All kids push the limits, put a toe right on the line, challenge authority. That’s their job. And you want your child to do this – within reason. Doing so helps them understand limits and guides them to becoming independent, respectful adults.
With that said, by following these four guidelines for fair and effective consequences, you may need to give fewer of them.
- Use Calm, Respectful Voice
This can definitely be a hard one, especially when you’re frustrated, because it’s the 17th time you’ve asked your kid to stop kicking the back of the seat.
However, it is essential that you discipline yourself first before disciplining your child. We want our children to listen to us, not become defensive or shut down.
Using a calm and respectful voice can promote discussion rather than silence or anger. It also models the behavior we’d like to see exhibited.
- Set Consequences That Are Related to the Misbehavior
For example, if your child doesn’t put his toys away, then no toys the next day or next two hours, depending on your child’s age.
If your child comes home past curfew, she loses the privilege to go out the next night or next weekend.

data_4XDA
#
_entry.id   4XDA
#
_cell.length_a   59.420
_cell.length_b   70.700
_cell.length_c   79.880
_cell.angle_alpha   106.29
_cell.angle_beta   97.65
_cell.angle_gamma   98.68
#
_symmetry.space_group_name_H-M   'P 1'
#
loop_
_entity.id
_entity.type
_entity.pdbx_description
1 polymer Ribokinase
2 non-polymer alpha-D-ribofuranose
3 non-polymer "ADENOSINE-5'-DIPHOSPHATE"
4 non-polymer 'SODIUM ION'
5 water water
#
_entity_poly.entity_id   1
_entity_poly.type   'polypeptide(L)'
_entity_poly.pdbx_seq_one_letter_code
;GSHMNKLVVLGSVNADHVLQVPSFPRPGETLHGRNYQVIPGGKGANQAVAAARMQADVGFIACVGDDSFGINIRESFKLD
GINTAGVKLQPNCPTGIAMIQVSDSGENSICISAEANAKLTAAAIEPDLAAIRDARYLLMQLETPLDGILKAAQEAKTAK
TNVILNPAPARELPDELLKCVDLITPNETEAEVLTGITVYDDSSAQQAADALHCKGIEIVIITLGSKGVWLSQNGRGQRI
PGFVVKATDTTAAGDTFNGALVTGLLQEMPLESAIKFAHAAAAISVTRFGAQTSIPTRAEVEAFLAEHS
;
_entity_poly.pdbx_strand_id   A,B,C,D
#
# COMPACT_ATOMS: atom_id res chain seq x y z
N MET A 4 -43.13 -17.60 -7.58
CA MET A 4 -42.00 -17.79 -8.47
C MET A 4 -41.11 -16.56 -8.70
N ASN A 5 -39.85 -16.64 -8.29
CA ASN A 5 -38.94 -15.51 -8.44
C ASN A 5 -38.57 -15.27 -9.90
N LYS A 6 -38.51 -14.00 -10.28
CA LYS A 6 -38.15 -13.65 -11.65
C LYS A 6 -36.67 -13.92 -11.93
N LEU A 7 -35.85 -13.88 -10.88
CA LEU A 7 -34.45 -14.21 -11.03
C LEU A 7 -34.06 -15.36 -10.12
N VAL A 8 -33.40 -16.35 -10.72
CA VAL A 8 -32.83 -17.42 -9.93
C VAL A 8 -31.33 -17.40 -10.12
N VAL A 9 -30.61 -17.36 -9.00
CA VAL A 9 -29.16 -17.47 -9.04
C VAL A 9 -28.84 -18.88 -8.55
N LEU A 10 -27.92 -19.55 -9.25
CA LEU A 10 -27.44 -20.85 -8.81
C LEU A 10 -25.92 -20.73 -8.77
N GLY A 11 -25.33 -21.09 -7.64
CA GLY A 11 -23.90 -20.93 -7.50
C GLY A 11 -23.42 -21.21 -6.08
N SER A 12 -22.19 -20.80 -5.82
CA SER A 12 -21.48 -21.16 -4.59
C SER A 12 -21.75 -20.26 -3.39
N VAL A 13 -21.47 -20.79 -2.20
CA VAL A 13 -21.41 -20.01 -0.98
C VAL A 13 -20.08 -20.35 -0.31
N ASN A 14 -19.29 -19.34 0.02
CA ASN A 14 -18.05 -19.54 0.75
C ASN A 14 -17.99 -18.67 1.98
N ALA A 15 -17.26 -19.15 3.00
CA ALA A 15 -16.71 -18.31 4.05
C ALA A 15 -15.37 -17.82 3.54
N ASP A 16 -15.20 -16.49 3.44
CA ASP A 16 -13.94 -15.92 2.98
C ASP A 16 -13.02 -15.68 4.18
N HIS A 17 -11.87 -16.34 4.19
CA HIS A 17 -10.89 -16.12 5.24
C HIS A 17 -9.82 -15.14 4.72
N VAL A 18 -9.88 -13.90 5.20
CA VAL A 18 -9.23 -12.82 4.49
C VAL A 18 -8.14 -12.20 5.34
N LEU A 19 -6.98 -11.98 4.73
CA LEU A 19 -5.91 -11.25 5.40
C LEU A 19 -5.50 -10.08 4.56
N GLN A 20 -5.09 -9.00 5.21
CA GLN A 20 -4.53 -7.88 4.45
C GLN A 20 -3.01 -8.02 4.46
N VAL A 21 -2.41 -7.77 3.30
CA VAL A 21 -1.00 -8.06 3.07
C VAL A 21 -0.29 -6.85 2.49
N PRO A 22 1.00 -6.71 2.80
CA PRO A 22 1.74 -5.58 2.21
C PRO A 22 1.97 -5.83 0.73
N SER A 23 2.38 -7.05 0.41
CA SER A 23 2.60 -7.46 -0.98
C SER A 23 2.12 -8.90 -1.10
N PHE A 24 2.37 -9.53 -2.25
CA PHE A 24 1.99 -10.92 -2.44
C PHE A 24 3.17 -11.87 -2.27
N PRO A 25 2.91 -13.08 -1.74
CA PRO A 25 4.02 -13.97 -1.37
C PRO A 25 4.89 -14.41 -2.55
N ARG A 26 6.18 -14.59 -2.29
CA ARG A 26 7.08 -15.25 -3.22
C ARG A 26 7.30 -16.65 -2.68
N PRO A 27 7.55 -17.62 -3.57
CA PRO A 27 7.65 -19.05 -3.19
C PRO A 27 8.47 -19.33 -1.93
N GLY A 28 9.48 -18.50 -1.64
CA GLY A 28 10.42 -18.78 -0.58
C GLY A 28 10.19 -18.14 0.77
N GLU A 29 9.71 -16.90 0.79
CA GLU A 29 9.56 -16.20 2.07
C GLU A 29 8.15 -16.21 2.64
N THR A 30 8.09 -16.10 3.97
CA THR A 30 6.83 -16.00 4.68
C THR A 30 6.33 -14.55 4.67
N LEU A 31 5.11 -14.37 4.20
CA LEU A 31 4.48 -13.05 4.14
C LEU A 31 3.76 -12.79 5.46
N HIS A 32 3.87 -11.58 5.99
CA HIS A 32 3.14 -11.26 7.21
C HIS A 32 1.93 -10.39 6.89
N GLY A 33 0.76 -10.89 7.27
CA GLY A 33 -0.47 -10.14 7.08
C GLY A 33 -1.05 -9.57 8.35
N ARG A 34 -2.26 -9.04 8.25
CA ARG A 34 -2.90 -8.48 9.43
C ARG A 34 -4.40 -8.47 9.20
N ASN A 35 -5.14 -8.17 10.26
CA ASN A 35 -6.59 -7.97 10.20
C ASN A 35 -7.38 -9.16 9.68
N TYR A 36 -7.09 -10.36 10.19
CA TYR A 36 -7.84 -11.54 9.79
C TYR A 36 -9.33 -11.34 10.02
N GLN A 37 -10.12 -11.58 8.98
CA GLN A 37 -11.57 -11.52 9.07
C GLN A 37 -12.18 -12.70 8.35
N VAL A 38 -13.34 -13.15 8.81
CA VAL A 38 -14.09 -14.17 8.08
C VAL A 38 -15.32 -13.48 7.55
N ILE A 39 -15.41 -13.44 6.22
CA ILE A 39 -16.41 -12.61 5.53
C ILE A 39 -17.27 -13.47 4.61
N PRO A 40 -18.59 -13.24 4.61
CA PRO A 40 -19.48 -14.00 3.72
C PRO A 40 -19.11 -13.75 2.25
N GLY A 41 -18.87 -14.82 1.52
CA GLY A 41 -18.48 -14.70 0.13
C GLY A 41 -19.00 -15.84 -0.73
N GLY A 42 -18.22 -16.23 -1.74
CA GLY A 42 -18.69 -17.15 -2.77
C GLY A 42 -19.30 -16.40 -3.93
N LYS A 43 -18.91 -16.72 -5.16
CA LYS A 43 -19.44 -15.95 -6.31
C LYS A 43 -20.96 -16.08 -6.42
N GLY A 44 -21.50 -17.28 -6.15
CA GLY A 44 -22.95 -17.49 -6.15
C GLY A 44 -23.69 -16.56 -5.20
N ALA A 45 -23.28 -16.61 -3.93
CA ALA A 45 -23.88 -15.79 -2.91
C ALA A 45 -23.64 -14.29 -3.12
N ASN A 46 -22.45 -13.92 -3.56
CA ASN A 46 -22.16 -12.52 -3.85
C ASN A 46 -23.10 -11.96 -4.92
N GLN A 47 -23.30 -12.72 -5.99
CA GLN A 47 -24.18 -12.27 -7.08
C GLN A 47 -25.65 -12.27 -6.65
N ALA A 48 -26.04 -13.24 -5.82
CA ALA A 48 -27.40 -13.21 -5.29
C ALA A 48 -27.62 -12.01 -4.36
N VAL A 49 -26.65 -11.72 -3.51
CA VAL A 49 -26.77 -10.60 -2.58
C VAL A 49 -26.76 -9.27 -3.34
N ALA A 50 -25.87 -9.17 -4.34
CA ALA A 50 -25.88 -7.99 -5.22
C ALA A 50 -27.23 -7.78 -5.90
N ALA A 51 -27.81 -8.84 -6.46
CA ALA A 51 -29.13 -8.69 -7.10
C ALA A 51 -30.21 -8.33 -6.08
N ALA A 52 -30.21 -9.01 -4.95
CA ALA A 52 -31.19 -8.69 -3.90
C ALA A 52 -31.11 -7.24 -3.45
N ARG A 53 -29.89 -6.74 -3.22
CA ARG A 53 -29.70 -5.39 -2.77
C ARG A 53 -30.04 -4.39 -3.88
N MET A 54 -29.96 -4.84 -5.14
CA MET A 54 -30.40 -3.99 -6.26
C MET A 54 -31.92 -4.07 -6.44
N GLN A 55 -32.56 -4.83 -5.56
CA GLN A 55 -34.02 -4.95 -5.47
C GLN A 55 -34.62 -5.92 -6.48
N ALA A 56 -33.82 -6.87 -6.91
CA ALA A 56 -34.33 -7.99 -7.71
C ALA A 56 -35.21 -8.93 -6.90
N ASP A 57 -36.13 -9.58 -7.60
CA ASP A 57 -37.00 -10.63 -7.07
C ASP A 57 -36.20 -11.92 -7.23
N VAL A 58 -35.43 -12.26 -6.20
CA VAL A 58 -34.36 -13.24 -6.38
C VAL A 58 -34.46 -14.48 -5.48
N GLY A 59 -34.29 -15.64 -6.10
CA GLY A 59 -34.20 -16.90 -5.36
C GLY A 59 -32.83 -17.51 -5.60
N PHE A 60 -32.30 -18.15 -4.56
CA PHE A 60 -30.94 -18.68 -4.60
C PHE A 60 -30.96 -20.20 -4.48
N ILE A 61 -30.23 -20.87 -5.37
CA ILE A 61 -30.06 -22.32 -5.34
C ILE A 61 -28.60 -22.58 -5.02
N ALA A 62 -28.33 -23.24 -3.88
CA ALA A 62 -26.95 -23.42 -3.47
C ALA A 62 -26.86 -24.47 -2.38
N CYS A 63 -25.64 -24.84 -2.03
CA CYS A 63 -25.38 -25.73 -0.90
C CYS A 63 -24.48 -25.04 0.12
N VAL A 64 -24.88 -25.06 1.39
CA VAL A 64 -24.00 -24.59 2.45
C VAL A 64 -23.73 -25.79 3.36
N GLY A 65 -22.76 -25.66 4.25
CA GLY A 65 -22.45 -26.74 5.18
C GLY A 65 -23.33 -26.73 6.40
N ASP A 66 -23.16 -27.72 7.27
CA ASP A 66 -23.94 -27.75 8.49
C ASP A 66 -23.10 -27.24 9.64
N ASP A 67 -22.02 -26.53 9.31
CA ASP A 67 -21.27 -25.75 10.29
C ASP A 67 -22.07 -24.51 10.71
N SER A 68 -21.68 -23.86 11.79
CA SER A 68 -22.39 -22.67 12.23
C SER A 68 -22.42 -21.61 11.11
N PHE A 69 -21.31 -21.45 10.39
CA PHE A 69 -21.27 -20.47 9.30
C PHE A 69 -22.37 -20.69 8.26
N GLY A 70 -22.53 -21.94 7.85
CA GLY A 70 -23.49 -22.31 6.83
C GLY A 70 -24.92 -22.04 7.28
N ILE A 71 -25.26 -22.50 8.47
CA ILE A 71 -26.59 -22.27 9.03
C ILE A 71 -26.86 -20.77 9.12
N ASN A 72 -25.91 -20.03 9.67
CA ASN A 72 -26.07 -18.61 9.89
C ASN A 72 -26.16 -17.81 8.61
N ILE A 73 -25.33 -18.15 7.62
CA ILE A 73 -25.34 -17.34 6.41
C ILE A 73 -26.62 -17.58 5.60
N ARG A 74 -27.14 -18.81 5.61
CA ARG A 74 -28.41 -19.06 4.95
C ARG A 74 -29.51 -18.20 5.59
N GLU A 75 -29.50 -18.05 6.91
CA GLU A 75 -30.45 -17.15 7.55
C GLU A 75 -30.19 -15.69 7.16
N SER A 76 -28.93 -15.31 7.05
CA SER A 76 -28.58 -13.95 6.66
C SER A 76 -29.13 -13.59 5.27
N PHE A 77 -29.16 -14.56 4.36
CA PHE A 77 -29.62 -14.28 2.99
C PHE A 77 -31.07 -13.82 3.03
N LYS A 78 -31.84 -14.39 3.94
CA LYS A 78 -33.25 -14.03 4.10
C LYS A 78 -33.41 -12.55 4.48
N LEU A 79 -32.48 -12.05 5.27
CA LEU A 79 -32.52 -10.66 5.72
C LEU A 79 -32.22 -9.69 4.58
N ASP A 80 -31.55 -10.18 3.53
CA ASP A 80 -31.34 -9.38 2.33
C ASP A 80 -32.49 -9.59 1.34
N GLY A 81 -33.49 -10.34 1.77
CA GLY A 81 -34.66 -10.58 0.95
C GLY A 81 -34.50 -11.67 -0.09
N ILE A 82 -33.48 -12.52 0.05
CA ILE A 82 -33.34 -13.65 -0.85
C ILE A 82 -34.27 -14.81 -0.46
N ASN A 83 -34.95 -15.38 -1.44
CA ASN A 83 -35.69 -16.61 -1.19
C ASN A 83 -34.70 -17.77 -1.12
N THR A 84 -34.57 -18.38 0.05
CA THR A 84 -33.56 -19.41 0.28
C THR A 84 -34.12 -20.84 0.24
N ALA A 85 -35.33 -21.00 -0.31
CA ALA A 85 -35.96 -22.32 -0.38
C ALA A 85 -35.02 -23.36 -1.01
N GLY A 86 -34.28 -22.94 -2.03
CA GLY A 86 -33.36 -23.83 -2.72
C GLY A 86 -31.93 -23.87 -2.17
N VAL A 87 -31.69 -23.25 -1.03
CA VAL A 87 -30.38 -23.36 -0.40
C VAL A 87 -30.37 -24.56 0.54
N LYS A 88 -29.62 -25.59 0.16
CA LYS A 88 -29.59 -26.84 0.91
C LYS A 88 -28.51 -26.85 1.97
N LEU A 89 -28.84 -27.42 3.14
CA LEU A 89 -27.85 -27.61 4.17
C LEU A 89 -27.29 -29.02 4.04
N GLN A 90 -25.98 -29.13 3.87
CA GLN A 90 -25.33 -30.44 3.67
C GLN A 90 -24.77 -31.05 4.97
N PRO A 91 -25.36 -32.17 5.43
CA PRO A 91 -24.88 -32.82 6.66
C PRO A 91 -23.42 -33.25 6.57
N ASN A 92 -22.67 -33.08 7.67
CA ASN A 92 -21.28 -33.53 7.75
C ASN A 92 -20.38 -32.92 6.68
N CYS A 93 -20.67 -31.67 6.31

Set consequences that are short-term and related.
- Be Consistent and Clear With Your Expectations
Set clear expectations using a collaborative approach where your child has input, but you have the final word.
Discuss expectations ahead of time and explain the reasoning behind the expectation. Writing down rules is always helpful.
Sometimes kids break rules because the rule hasn’t been clearly stated or there are differing expectations between parents.
- Follow Through
“You’re grounded from screens for ONE WHOLE MONTH!” Frustration and anger could lead us to declaring consequences we cannot or will not enforce.
If you renege on a consequence, you endanger your credibility and diminish your effectiveness.
Reality With Results
In the heat of the moment, we might lose our cool or say something unreasonable. That comes with parenting.
When parents do mess up, apologizing to your child later, saying how you assume it made them feel, and how you’ll try to prevent such responses in the future can be extremely powerful.
By owning your mishap, you have modeled taking responsibility for your actions, demonstrated your comfort with vulnerability, and shown a willingness for compassion.
These steps show that you’re human too and we’re all on this journey together.
Laura Bonzo-Sims, Ed.D., has been an educator for 25 years, serving as a college advisor, middle and high school English teacher, and graduate school professor.
Katherine L. Stone, Ph.D., is a licensed psychologist who has practiced in Lexington for almost 20 years, focusing on mental health issues that affect today’s youth and young adults. Contact them at www.parentingparadox.org.